Sunday, February 6, 2011

Bags for Bikes

We’re going to talk about bags on this post. There are literally hundreds of types of bags for carrying loads on your bicycle at price points from $20 all the way to $200 plus. A decent bag should be constructed with sturdy materials and strong stitching to last through more than one commuting season. The design of the bag is important to make sure it will stay put and provide access to it’s contents while keeping them out of the weather. The size or type of the bag will depend if you’re using it for camping, commuting, holding your wallet & keys or just keeping a few tools at hand. I’ve asked Freewheel for some input as we take a look at some decent all-purpose bags that will work well for commuting but might come in handy on a light tour.

Bags that hang on your handlebars:
These are bags that can work on several handlebar types (like mustache bars) and hold smaller items (less than 5 liters, usually). They strap to your handlebars instead of to a rack.
Freewheels’ Pick: The VO Bag
Baguette Bag, which also works as a saddlebag. It cost $34. However, it holds everything I need to take with me when I'm not hauling anything: tools, spare tubes, wallet, keys, cell. There's even room leftover for small purchases. (Apparently you can also take all that out and carry a baguette around, but I haven't tried that).

Tom’s Pick: My choice is the very similar Rivendell Brand V Bar Bag is a simple tube bag with velcro straps. The V is for Vegan since it contains no leather. The form factor is exactly the same as VO’s Baguette bag.

Other choices:
Acorn
has three choices of sturdy made-in-the-USA bags for handlebars
A simple nylon bag like this one from REI will work fine for smaller items.

Bags for a front rack or decaleurs:
For the drop-bar crowd the popular choices are the boxy bar bags, which mount best on decaleurs, which are bag mounts that are typically attached to a small front rack. Bikes that can handle a front load can holder larger porteur bags. Folders and touring bikes work well with low-mounted front panniers.

Tom’s Pick: The Pelican Porteur Bag from Swift Industries. You can custom order this colorful bag or even order it along with a rack.

Freewheel’s Pick: Ortleib panniers (see more under panniers below).

Other choices:
Boxy bar bags constructed of canvas like those at VO and Rivendell.

Nylon quick-release bags like the Banjo Brothers and Rixen & Kaul bags. Alan from EcoVelo recommended the Rixen & Kaul bags to me for my folding bike.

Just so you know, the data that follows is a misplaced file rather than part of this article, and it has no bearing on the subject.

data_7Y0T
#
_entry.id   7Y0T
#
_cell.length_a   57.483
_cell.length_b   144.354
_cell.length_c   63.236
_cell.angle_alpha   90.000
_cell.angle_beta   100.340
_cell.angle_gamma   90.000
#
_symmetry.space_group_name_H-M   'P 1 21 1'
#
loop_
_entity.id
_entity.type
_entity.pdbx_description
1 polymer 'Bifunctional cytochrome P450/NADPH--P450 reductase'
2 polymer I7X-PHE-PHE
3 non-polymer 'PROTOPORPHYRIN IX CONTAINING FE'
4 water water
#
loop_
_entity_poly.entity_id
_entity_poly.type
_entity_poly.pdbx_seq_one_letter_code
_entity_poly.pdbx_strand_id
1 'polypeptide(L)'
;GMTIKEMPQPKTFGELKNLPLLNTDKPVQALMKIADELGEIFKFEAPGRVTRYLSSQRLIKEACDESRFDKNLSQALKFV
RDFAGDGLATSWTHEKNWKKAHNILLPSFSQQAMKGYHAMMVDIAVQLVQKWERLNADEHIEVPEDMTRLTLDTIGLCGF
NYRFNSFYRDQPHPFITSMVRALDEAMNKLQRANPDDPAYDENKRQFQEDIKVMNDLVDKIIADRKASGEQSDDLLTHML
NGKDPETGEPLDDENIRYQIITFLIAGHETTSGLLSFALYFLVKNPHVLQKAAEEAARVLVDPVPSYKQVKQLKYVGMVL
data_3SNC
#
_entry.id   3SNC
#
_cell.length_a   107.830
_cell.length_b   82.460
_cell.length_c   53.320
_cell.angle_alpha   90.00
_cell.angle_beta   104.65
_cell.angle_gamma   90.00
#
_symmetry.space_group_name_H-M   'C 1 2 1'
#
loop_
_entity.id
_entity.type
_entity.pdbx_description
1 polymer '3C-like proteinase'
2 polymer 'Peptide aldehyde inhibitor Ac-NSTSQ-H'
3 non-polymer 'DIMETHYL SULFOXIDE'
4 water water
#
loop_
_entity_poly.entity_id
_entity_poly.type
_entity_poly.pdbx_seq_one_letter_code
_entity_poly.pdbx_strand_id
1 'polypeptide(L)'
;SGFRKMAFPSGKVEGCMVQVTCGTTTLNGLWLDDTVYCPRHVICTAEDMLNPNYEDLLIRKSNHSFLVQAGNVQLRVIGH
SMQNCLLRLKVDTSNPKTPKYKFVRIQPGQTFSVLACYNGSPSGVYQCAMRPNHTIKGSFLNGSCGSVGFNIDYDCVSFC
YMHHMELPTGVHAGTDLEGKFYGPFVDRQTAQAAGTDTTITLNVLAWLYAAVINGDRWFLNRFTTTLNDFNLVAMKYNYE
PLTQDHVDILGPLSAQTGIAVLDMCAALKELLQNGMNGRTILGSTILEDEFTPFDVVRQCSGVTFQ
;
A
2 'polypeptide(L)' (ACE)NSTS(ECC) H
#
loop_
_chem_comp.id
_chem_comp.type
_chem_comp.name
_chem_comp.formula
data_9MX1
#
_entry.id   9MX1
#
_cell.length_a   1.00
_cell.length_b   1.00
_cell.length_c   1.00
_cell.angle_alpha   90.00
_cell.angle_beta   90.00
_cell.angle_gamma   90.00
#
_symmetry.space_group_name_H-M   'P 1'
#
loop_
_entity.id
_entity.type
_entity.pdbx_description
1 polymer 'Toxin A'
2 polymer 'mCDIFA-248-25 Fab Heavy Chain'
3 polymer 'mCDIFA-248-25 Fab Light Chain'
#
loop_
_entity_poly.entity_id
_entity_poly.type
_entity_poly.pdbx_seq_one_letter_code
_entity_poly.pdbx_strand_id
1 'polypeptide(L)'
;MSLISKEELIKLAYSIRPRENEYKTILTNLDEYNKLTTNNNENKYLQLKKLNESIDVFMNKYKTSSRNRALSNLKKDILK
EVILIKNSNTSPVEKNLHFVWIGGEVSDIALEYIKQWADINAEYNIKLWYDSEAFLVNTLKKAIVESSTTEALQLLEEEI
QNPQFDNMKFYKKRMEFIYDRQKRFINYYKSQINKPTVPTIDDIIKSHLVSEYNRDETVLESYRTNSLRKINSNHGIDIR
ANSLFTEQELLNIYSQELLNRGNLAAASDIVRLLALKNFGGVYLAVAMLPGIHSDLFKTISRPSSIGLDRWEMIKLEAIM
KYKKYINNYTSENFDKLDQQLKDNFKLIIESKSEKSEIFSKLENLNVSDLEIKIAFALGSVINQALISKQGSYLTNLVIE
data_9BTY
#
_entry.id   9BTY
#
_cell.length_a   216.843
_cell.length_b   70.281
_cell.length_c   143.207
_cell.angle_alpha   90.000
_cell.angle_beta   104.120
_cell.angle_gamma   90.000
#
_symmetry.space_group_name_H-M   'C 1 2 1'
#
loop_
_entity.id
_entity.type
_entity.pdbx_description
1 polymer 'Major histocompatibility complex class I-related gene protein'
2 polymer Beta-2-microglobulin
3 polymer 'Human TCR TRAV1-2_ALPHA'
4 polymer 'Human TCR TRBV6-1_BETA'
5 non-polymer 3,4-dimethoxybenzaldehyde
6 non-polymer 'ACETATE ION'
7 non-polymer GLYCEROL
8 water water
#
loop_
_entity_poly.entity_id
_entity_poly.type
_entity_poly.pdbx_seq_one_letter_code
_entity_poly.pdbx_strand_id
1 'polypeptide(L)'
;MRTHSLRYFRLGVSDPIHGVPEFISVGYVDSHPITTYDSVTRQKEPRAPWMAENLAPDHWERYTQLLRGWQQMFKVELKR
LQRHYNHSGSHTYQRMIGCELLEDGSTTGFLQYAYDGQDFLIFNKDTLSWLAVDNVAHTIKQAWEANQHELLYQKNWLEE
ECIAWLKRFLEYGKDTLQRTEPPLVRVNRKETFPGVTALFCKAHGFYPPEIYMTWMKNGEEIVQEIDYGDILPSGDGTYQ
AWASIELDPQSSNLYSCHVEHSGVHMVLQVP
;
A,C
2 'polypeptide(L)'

A small bag maker from Philadelphia, PA, Laplander Bags, has started making a very rich-looking porteur bag on the high end of the price range.

Bags for your saddle:
These bags are great for keeping on your bike with essential tools, etc. This is one type of bag you can find at your local bike store. You can get larger saddle bags (5-11 liter) but beware they may rub the backs of your legs when you pedal, if that kind of thing annoys you.

Freewheel’s Pick: His trusty VO Baguette Bag, which doubles as a saddle bag complete with a loop for your blinkie.

Tom’s Pick: Minnehaha’s medium saddle bag, made of black canvas. It looks good, holds 8 liters or so, and the prices is right. Banjo Brothers Barrel Bag is a good choice for a smaller bag.

Other Choices:
There are hordes of cyclists out there who will use nothing but traditional touring bags from Carradice and Gilles Berthoud, so you probably can’t go wrong there. You can get less expensive Asian-made copies of these bags by Zimbale and Minnehaha. Origin8 makes traditionally styled bags out of nylon instead of canvas. If you’d like something handmade then take a look at the Towpath Duffle from Laplander. If wool tweed is more your style there plenty of choices over at Rivendell.

Rear Panniers:
Panniers are really the superior way to carry loads down low on your rear rack. They also leave the top of the rack free for carrying children, pizza, firewood or the like.

Tom’s Pick: Dutch Double Saddle Bags like Clarijs, CleverChimp and Basil
These are large boxy bags (40L total capacity) that straddle your rear rack and made of waterproof tarp-type material. They generally live on your bag and sometimes have cutouts to slide a lock through for good measure. The boxy shape means that you'll have heel-strike issues unless you have long chainstays, so these are not great for typical road bikes.
Photo: Rob

Freewheel's Pick: Ortlieb. I've been using these for years to haul all kinds of stuff in all types of weather. I've carried laptops through downpours with no worries. They truly are waterproof, and virtually indestructible. They've survived my worst crashes and wipeouts. They are very easy to latch and unlatch to your racks. With four of these (2 front, 2 back), you're in good shape for bike camping and touring.
Photo: REI

Other choices:
Bushwacker, Jadd and Arkel all make heavy-duty nylon panniers in various colors and sizes.
Swift Industries makes very nice panniers at a reasonable price. The folks at Path Less Pedaled used these bags every day for a year if you need a recommendation.


What if you could have only one bag?
So this is one of those silly bonus categories, but I had to throw it in. If you have one bag it has to do lots of things pretty well.

Freewheel’s Pick: Ortleib Panniers. They’re tough and keep your gear dry.

Tom’s Pick: Sackville SlickerSack. OK, OK, so this is an odd bag. It’s flat like a suitcase, but rounded enough not to catch a headwind. It can hold a laptop inside or a pizza or sleeping bag on top. It fits on porteur rack or Nitto Platrack. It also looks great and will probably last a long time.

Other types of Bags: